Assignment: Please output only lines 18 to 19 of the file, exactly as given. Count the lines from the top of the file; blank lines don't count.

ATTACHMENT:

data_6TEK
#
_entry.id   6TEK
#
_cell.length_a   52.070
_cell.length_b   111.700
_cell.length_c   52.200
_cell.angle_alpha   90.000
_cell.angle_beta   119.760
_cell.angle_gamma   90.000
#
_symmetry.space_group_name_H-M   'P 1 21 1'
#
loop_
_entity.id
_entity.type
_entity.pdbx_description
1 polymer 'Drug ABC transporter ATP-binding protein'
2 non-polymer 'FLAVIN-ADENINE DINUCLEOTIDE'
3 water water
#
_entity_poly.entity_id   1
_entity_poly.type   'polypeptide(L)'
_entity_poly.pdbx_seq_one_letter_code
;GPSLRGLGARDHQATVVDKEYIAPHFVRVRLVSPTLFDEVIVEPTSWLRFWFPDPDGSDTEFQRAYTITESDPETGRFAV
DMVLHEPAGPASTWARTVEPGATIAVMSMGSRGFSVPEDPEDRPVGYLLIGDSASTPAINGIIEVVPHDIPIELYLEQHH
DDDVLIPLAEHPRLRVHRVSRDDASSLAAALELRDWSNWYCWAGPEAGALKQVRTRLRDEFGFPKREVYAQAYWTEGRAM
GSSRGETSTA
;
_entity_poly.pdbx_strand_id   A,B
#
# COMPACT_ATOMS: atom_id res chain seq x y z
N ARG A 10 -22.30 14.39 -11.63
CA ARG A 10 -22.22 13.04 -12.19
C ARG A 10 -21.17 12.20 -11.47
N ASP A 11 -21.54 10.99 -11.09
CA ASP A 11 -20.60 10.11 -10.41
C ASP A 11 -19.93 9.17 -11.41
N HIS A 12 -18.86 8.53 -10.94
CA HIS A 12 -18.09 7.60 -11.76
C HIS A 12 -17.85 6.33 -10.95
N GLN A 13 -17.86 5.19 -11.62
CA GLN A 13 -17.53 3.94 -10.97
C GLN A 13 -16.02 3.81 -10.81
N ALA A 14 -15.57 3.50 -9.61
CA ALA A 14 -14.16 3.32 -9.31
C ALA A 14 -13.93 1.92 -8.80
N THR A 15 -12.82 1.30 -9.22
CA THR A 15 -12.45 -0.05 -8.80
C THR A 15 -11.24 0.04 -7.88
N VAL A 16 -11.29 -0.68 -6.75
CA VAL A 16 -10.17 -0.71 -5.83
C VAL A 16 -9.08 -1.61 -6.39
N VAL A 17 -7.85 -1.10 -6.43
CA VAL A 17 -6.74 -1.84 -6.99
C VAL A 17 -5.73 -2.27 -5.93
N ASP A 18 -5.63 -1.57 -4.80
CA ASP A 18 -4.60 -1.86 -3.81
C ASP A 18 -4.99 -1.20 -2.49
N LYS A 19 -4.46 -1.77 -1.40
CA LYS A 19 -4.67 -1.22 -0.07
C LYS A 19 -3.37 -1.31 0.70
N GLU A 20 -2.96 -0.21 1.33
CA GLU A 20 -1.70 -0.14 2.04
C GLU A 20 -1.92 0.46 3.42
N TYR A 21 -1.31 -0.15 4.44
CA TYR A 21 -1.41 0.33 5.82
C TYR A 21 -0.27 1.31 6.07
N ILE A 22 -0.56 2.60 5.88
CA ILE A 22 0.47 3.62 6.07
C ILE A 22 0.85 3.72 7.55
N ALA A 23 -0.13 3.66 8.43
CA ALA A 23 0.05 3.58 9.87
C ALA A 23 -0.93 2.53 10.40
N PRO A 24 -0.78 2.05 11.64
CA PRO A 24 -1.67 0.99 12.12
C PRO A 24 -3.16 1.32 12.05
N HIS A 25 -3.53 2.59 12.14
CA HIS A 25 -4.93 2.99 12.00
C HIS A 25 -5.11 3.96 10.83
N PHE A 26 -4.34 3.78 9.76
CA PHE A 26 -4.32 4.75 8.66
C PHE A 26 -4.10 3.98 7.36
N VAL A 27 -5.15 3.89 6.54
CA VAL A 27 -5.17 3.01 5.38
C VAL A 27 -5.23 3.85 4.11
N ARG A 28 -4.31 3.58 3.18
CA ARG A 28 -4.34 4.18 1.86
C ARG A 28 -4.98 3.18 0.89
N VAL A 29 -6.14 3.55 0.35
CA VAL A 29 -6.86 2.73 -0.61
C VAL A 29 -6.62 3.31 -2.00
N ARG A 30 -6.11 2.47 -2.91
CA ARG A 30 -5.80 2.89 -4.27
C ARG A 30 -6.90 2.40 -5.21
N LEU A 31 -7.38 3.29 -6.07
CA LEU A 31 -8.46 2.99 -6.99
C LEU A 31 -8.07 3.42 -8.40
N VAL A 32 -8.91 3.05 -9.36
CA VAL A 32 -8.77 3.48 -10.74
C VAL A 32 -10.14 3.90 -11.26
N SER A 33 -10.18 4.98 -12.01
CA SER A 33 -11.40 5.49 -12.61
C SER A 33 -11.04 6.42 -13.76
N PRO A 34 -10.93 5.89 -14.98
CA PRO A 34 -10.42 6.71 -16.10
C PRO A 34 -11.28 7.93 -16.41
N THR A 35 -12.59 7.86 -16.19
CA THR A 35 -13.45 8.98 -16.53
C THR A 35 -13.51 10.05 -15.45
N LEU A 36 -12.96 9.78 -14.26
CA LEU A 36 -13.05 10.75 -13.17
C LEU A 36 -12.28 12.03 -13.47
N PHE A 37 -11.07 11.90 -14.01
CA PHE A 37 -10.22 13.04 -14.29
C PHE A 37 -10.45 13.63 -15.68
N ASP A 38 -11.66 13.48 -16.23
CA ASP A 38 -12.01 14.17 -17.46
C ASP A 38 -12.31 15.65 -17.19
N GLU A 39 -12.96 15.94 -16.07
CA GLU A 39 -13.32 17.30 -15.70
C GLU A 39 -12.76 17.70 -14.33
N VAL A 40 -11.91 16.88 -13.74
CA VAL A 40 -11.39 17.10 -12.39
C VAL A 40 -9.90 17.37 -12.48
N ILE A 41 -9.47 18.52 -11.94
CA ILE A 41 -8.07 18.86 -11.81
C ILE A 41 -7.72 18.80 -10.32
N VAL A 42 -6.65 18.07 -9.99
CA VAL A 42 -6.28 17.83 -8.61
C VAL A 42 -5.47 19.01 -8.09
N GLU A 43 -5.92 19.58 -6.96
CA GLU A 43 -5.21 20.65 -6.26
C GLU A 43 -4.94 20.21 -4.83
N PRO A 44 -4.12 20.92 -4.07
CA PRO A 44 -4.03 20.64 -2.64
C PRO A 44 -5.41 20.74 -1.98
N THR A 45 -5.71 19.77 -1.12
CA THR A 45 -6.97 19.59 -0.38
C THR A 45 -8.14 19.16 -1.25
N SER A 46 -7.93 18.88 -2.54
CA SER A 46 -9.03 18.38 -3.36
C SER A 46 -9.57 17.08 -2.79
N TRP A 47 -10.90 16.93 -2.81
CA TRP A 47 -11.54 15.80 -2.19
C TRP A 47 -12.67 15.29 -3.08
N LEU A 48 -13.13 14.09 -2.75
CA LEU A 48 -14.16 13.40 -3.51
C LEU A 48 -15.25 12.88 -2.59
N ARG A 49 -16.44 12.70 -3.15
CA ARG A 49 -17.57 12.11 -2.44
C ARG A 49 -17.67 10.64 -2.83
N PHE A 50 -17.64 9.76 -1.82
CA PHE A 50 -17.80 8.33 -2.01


1 polymer 'Drug ABC transporter ATP-binding protein'
2 non-polymer 'FLAVIN-ADENINE DINUCLEOTIDE'